» petitions ¦ What You Can Get Away With

One of the small highlights of the recent World Cup for me was the BBC showing the official FIFA World Cup films on BBC Two on weekend mornings. In the 1982 film – G’Ole! – there’s a moment near the end when the camera pans over the crowd for the final and shows a Colombia 1986 banner, the only time that tournament ever appeared on camera.

Colombia had been selected to host the 1986 World Cup but withdrew from hosting later in 1982 because of a host of domestic and economic problems. In the words of President Betancur: “We have a lot of things to do here and there is not enough time to attend to the extravagances of Fifa and its members.” Colombia 1986 is the only time a country has not hosted the World Cup after being awarded it.

Luckily for FIFA, there do still remain several countries willing to attend to their extravagances, and indeed will compete to provide more and more extravagances in order to get to host the World Cup. That’s why there was heated bidding for the rights to stage the 2018 and 2022 World Cups, and why some have cried foul after they were awarded to Russia and Qatar. Since they were awarded, there’s been constant criticism of the Qatar 2022 decision, and recent events in Ukraine have also made people question whether it’s right to host the 2018 tournament in Russia and Nick Clegg has called for it to be taken away from them.

Unlike the complaints about Qatar, the arguments given for having the 2018 World Cup are almost entirely political, based on the recent actions of the Russian Government, though they tend to ignore that world sporting bodies are generally autocratic institutions themselves and don’t really respond to that sort of argument. Despite the fact it opens up a lot of other questions – should British clubs refuse to play in Russia in UEFA tournaments? If FIFA don’t change their minds, should the home nations boycott 2018? – it’s a legitimate thing to propose.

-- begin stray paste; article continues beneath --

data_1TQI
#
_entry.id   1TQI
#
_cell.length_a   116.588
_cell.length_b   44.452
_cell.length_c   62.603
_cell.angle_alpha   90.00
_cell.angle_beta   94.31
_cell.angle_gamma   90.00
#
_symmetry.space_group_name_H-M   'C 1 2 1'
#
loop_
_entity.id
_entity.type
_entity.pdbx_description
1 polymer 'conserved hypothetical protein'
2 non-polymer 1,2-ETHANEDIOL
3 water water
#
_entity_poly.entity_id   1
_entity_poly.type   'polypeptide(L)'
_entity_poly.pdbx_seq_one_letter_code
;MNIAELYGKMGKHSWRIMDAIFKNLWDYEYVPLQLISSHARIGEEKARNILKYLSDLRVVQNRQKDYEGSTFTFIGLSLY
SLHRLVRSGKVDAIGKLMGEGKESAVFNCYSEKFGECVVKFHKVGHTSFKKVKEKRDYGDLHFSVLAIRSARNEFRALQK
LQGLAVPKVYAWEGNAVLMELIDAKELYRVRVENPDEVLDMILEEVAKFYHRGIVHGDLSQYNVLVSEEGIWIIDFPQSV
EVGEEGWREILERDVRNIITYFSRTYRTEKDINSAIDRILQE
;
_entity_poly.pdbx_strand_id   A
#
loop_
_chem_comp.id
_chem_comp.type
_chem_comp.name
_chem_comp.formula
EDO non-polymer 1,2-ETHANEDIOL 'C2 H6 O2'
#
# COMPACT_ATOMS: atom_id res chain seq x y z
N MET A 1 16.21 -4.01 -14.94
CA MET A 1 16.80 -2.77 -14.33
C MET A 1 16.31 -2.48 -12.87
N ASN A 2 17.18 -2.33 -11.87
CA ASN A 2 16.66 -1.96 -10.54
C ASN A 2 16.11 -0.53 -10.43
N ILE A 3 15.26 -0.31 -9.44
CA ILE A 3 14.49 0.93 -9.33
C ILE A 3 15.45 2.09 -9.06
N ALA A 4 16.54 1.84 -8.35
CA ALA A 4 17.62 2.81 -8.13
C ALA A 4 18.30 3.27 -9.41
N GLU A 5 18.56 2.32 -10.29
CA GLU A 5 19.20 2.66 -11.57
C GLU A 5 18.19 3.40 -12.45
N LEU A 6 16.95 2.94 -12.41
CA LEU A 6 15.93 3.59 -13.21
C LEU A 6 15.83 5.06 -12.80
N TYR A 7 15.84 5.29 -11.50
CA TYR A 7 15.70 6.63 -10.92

However, if you want to scupper your entire campaign very quickly, what you shouldn’t do is this:

Talking about the situation in Ukraine, Nick Clegg raised the question on whether Russia should host the World Cup in 2018:

“He (Putin) can’t constantly push the patience of the international community beyond breaking point and still have the privilege and honour of receiving all the accolades in 2018 for being the host nation of the World Cup.”

In light of Russia’s actions, one option could be to bring the World Cup to England instead.

If you agree, sign this petition.

We the undersigned call on England to host the 2018 World Cup instead of Russia.

That’s currently on the Lib Dem website, and suddenly turns it from legitimate concerns about Russia to one of the countries beaten by Russia in the 2018 bidding trying to get revenge. It weakens the case against Russia hosting it by associating it with England getting the tournament instead and thus makes it into a contest of two countries, not weighing up the merits of one.

The reason I brought up Colombia 1986 at the start of this post was because when the decision was made to not have the World Cup there, it wasn’t because another country had stepped forward and said ‘we’ll do it instead’. The decision to not host the tournament and the decision of the location of the replacement were separate, and if FIFA were to decide to take it from Russia, there’d surely be an open process (well, open by FIFA standards) to decide the replacement, as happened for 1986 (with Mexico selected over the USA and Canada). One could also look at the ongoing dispute over Qatar 2022, where the USA (probably the most likely location for it if it doesn’t happen in Qatar) are being very careful not to put themselves forward as the alternative, but instead are keeping the debate about whether it should be in Qatar at all.